After the network has been turned inside out by an event such as an unexpected increase in remote working, an organization becomes more vulnerable to successful penetration. When faced with a potentially serious threat, it is obvious that we need to take the fewest steps and spend the least amount of time possible to efficiently and quickly move from detection to response. As obvious as that seems, many are learning through experience that existing tools and processes don’t align well at all with this desired state.

Why? In many cases, it is simply a matter of needing to collect large volumes of raw data without having a corresponding ability to extract clear concise information that can be efficiently transformed into answers and actions.

The approach that some take is to summarize those large volumes of raw data into metadata. While there are certainly situations where this is quite helpful, there are also times when literally every bit of information is needed in order to recreate an event or understand the impact. So, where does that leave us? How do we bring the actionable information to the surface without discarding the critical details that might be needed for forensic analysis?

Let’s look at an example of the role the right workflow can play in addressing this challenge.

Step 1: Detection

Knowing how our hosts or devices ought to behave should allow us to quickly see when they aren’t behaving that way. In this example, from a top-level threat map we can see that we have an HR server that has suddenly started having conversations that aren’t part of its standard behavior profile.


Step 2: Focus

Our attention quickly shifts to this one host – what conversations is this server having that are atypical? Looking at the events that describe the exceptions to the expected behavior, we see how often the unexpected conversations are occurring and more details on who our device is talking to and the types of communications that are taking place.

In this example, let’s say that one specific item is of particular concern; the traffic on TCP port 6667. Who is our HR server talking to and what, exactly, has been transmitted?

Step 3: Forensics

Our forensic analysis details every single conversation that the server had using that port, the time period over which those conversations took place, and the amount of data that was moved. An export option gives us the ability to extract the packets that provide every bit of information that moved across the wire. If an exfiltration has taken place, we’ll have the evidence we need to document precisely what was compromised.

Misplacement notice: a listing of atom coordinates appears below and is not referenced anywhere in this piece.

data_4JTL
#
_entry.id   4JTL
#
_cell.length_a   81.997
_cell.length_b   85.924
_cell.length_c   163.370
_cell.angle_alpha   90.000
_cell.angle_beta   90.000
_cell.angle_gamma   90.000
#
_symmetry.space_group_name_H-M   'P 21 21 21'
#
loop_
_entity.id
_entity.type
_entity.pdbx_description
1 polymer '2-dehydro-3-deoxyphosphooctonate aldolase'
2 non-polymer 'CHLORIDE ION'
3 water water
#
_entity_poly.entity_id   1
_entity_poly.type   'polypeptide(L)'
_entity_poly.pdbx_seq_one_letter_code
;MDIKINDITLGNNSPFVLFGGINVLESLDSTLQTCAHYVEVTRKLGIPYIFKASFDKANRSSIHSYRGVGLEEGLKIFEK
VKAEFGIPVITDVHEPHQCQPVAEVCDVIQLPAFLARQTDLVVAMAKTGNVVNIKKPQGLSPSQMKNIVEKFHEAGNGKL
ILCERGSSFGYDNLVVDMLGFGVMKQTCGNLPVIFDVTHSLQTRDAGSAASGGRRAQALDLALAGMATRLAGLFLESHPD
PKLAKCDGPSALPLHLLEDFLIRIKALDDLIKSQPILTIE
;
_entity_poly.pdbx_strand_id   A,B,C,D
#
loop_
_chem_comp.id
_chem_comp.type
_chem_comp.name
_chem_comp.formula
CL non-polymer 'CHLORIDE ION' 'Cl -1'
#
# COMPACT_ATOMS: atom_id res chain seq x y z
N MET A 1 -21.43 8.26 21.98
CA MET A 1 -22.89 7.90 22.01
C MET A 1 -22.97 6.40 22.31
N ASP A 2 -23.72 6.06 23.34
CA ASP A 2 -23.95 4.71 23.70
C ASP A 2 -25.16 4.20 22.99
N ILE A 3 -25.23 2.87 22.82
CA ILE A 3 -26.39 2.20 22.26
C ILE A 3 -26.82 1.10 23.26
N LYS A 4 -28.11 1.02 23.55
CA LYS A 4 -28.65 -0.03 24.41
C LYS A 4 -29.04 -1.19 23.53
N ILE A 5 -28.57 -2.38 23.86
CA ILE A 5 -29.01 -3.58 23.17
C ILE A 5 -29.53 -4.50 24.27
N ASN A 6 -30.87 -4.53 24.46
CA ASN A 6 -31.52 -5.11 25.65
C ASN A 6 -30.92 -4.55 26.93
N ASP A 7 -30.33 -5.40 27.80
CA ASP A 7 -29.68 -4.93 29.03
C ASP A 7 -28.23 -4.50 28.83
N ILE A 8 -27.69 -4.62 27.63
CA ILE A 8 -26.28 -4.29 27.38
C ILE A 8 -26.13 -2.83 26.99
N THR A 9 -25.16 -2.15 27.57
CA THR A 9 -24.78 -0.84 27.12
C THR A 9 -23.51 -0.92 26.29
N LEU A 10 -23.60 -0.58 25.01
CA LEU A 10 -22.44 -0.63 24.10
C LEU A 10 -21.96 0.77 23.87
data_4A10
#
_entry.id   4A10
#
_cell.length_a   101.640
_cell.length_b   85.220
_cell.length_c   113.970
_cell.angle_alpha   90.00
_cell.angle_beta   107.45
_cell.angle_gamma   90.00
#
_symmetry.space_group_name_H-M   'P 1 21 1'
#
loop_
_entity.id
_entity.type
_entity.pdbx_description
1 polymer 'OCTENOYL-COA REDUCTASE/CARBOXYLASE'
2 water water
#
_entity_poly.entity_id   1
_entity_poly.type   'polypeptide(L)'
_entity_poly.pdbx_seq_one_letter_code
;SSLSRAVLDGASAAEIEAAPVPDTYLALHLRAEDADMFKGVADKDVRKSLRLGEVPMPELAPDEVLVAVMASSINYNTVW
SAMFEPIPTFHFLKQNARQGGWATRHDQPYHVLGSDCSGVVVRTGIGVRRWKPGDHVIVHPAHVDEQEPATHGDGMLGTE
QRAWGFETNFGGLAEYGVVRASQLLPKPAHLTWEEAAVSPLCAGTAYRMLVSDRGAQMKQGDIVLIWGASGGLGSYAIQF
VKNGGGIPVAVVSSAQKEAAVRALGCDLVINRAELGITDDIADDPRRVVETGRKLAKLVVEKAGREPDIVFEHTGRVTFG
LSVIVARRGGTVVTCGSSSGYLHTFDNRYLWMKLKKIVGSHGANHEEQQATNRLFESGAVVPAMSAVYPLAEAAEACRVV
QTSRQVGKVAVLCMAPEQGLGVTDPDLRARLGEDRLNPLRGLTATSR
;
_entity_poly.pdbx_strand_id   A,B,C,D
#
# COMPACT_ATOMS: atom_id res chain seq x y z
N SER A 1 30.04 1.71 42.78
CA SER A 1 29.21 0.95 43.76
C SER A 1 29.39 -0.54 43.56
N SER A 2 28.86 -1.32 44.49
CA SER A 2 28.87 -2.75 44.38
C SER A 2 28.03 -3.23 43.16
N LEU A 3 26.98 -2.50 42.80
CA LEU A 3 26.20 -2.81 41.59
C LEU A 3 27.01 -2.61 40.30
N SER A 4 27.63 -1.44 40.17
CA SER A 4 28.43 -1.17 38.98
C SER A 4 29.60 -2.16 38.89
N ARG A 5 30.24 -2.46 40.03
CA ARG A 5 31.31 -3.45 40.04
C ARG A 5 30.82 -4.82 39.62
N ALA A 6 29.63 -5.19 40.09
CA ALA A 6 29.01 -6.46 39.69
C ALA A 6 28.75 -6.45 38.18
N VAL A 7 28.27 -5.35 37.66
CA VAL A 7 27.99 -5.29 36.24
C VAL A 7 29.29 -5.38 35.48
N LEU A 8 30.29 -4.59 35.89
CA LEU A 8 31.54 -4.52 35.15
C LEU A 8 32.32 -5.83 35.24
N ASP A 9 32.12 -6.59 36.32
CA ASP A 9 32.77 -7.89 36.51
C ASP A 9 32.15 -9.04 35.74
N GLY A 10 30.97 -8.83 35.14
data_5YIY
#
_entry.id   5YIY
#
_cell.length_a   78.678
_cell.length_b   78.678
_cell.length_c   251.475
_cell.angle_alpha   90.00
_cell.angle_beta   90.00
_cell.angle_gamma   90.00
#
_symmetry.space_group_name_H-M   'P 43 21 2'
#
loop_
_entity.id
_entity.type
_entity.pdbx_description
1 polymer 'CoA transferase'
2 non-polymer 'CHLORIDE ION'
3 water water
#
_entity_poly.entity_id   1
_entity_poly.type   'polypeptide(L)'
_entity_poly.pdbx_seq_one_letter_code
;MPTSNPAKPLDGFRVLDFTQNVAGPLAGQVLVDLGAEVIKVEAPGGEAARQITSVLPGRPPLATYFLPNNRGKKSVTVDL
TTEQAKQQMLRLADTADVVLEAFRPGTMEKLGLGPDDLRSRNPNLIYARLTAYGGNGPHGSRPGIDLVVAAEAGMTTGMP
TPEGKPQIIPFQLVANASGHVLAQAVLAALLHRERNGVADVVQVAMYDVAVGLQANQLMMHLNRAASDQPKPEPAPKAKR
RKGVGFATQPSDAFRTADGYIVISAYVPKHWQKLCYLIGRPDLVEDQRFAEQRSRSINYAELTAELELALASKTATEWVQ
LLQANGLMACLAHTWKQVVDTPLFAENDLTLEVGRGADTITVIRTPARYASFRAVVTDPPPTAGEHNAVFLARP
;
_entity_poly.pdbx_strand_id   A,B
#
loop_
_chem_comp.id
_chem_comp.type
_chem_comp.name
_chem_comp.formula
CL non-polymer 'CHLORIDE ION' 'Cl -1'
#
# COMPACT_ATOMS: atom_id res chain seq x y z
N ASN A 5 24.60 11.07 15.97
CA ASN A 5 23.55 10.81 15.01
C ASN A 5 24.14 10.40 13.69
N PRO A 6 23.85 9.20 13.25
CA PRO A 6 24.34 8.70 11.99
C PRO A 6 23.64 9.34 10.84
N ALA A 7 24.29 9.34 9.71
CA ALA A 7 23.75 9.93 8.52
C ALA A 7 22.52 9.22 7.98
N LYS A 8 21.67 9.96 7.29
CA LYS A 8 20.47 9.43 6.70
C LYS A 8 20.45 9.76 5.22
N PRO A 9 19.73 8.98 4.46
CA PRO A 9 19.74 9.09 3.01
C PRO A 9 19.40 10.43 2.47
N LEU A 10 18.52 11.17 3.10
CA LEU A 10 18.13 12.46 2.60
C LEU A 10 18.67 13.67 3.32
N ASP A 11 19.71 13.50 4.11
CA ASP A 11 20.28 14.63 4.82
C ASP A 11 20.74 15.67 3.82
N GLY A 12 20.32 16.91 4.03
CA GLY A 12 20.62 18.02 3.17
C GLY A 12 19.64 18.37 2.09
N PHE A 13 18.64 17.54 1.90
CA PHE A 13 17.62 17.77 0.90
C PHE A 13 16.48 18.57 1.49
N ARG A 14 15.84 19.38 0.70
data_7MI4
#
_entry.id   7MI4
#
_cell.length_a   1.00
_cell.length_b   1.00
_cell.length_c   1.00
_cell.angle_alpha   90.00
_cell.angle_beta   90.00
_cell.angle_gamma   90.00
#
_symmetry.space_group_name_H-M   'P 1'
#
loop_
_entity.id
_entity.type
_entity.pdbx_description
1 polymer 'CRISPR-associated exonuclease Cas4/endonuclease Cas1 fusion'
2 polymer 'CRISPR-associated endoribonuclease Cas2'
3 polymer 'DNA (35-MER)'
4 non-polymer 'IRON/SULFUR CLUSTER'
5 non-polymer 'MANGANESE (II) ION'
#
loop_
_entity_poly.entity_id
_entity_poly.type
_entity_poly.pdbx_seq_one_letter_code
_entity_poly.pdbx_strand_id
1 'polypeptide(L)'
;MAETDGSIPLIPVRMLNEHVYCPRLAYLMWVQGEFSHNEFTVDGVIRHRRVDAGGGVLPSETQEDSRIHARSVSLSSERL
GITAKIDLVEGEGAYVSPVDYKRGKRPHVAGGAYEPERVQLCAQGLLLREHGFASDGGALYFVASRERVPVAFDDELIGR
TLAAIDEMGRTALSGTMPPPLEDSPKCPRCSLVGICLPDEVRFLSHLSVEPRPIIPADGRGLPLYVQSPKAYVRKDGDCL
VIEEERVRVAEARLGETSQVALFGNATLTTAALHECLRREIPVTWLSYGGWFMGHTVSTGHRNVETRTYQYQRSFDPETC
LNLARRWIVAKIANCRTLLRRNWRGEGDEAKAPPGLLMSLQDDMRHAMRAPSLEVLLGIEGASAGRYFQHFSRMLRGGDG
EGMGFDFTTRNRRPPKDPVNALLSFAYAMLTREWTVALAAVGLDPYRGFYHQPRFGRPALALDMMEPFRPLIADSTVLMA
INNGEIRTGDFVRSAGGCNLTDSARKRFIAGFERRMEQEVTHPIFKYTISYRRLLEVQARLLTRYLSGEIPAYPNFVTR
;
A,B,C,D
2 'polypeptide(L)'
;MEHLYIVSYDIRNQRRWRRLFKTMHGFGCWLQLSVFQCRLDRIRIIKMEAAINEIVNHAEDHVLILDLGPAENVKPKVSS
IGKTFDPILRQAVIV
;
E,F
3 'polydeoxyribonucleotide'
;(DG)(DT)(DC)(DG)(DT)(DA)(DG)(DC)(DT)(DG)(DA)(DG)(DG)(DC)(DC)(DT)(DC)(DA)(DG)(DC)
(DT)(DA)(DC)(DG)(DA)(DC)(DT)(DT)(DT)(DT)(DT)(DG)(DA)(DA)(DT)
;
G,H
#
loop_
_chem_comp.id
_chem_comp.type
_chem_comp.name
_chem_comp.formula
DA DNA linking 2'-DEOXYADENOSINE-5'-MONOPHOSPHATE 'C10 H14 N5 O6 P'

What have we illustrated in this example?

  • The importance of automatically identifying, extracting, and presenting actionable information – our HR server is talking to someone it doesn’t usually talk to, we should figure out what’s going on.
  • The value of marrying that actionable information with simple, efficient workflow – we went from detection to forensic-level analysis in three steps.
  • Ease of use – virtually any member of our team could see and understand the issue and literally go from the map to the packets. Now the security analyst or device/service owner has a clear description of the issue and only the raw data needed for resolution.
  • The value of seamlessly unifying flow data (NetFlow, IPFIX, etc.) with wire data (the packets).

You may already have all the data. Maybe it’s time to revisit how to best put it to work. The right workflow will have less work and more flow. Take a look at the latest release of VIAVI Observer Platform and discover how to make sure you have the right data available at your fingertips.


Additional Threat Management resources:


About The Author

Ward Cobleigh, Sr Product Manager for VIAVI Solutions, understands the balancing act between network ops and security that IT pros are facing today along with the challenges they have in solving issues due to limited visibility and complexity. His experience in engineering, product management plus design and marketing give him a unique ability to cut to the heart of the problem and demonstrate solutions that give engineers a sigh of relief. He brings a refreshing bit of humor to the dry, technical topic of network performance management and security threat hunting.

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